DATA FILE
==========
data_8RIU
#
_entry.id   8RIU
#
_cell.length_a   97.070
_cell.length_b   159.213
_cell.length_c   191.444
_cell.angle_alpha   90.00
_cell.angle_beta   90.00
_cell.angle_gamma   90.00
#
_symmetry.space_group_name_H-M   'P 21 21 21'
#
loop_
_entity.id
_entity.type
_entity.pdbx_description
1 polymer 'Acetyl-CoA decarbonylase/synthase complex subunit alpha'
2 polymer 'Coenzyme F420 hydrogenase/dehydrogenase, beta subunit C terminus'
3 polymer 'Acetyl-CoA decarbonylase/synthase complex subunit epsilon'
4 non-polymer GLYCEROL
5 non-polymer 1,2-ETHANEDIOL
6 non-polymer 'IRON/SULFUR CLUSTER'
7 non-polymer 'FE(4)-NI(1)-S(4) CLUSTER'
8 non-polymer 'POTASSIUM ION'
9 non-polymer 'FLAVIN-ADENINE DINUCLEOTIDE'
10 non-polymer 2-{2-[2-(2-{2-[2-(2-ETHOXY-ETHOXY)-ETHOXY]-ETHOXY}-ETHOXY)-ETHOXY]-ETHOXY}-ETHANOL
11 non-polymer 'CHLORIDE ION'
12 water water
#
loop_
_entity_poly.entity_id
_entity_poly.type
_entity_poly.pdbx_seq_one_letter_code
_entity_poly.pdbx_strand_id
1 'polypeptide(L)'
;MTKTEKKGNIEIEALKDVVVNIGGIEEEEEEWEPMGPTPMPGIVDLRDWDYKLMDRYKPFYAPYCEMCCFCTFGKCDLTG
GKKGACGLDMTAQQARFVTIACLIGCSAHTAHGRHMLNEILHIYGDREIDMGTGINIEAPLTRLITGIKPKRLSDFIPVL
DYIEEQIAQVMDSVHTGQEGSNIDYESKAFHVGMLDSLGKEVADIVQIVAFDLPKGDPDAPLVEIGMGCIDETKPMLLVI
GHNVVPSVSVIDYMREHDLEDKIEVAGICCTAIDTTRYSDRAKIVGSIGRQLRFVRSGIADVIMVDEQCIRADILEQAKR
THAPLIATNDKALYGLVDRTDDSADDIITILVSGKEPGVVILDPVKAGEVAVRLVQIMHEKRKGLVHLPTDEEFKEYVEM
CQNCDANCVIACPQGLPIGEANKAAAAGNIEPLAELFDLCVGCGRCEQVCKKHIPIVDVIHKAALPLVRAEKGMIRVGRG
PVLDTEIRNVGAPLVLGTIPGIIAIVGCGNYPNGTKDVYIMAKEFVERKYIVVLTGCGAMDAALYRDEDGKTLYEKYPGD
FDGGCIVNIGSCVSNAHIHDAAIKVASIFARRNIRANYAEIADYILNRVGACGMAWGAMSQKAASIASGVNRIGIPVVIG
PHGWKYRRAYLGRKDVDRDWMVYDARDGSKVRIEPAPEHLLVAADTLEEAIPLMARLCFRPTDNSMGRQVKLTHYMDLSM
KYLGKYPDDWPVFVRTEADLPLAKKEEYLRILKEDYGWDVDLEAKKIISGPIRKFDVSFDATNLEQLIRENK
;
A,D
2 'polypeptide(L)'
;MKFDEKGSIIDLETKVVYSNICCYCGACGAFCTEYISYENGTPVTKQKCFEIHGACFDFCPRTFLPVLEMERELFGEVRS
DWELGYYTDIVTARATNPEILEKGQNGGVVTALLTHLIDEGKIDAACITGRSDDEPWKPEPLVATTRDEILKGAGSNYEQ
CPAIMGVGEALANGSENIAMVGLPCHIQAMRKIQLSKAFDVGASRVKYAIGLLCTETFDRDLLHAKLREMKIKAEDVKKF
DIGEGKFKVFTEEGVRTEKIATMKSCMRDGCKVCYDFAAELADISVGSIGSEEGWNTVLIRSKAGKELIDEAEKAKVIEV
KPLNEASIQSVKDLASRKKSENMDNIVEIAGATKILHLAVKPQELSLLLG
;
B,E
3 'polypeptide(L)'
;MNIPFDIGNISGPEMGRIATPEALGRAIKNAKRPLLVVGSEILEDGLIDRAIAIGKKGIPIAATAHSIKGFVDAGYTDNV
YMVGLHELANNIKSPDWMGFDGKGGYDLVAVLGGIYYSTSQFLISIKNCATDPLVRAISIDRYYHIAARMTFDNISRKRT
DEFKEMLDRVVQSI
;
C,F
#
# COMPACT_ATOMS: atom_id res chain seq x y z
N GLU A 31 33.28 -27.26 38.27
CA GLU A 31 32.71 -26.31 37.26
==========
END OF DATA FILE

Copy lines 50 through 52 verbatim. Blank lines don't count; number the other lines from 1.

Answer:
;MKFDEKGSIIDLETKVVYSNICCYCGACGAFCTEYISYENGTPVTKQKCFEIHGACFDFCPRTFLPVLEMERELFGEVRS
DWELGYYTDIVTARATNPEILEKGQNGGVVTALLTHLIDEGKIDAACITGRSDDEPWKPEPLVATTRDEILKGAGSNYEQ
CPAIMGVGEALANGSENIAMVGLPCHIQAMRKIQLSKAFDVGASRVKYAIGLLCTETFDRDLLHAKLREMKIKAEDVKKF